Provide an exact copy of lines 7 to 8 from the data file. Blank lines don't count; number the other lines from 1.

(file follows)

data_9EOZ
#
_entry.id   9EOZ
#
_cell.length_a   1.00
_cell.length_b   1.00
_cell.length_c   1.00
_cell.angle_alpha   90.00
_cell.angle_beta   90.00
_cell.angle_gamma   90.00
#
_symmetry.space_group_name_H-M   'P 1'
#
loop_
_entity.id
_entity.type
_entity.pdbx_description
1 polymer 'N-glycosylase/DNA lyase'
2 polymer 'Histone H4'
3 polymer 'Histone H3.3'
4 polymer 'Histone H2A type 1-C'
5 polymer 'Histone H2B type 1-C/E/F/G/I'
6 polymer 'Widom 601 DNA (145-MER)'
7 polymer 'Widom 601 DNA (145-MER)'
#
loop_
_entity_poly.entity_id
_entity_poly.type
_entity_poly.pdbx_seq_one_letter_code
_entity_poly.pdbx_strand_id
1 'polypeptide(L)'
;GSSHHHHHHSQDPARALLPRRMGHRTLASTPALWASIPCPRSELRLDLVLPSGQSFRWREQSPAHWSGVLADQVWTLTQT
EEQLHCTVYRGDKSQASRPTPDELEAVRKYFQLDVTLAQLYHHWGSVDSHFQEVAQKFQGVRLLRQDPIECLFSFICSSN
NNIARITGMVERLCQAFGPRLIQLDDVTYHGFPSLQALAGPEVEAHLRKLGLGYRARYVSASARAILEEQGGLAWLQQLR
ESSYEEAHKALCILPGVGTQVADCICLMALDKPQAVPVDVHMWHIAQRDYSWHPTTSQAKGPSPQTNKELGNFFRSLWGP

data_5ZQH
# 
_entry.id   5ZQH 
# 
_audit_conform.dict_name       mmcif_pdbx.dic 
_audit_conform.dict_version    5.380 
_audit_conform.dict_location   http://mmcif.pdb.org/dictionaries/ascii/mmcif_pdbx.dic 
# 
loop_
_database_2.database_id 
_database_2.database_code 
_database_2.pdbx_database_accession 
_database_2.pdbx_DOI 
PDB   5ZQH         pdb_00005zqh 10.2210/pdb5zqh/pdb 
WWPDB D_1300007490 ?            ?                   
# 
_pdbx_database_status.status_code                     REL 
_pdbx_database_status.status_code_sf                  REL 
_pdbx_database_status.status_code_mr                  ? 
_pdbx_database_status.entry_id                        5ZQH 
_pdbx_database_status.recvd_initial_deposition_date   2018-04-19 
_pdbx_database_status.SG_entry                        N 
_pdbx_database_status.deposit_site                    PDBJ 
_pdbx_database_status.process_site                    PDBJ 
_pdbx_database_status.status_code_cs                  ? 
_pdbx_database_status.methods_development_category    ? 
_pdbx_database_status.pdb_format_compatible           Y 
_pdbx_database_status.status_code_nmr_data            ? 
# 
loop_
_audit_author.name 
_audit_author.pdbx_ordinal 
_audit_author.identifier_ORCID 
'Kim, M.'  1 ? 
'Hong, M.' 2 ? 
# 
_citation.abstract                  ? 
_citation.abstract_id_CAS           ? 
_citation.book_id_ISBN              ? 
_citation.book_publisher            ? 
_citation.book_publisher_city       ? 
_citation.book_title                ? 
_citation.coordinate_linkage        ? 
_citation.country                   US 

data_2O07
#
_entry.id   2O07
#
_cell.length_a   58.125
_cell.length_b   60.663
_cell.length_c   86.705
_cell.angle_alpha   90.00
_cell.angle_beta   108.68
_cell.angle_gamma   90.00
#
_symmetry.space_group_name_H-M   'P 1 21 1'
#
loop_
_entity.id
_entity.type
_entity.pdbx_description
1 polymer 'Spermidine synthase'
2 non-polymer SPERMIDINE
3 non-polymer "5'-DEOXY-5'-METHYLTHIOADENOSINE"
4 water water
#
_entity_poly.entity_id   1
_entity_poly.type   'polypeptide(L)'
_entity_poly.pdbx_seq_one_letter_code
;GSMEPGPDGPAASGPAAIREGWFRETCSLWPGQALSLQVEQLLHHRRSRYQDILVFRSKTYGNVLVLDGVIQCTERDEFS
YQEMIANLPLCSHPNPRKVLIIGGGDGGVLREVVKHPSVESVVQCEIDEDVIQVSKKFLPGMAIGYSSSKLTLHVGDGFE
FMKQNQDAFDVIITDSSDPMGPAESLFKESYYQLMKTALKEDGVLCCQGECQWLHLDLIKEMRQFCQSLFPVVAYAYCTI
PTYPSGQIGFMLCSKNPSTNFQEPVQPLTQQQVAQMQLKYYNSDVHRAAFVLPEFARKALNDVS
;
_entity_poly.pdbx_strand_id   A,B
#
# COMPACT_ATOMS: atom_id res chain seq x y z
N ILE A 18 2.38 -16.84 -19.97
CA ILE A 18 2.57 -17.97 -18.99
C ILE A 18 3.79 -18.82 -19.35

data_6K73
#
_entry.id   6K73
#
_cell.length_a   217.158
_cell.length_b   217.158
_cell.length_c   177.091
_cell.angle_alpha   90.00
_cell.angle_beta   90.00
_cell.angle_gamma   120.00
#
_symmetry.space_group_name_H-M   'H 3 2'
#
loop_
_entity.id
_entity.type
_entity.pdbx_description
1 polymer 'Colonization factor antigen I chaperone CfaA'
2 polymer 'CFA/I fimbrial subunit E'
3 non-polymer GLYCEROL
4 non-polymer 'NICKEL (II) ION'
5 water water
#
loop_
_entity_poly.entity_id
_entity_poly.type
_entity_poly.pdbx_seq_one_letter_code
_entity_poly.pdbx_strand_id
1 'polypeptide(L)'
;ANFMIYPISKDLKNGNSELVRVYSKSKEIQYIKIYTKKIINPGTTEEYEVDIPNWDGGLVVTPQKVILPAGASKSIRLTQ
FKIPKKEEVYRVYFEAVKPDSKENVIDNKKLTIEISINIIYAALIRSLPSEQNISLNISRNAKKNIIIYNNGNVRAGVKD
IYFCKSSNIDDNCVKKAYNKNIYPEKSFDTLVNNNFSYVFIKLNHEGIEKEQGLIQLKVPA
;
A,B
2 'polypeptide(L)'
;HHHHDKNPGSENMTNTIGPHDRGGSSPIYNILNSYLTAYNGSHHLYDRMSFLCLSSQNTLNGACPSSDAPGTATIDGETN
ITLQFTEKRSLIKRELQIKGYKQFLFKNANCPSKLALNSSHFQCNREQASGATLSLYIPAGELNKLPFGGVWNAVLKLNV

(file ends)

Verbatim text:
_cell.length_c   1.00
_cell.angle_alpha   90.00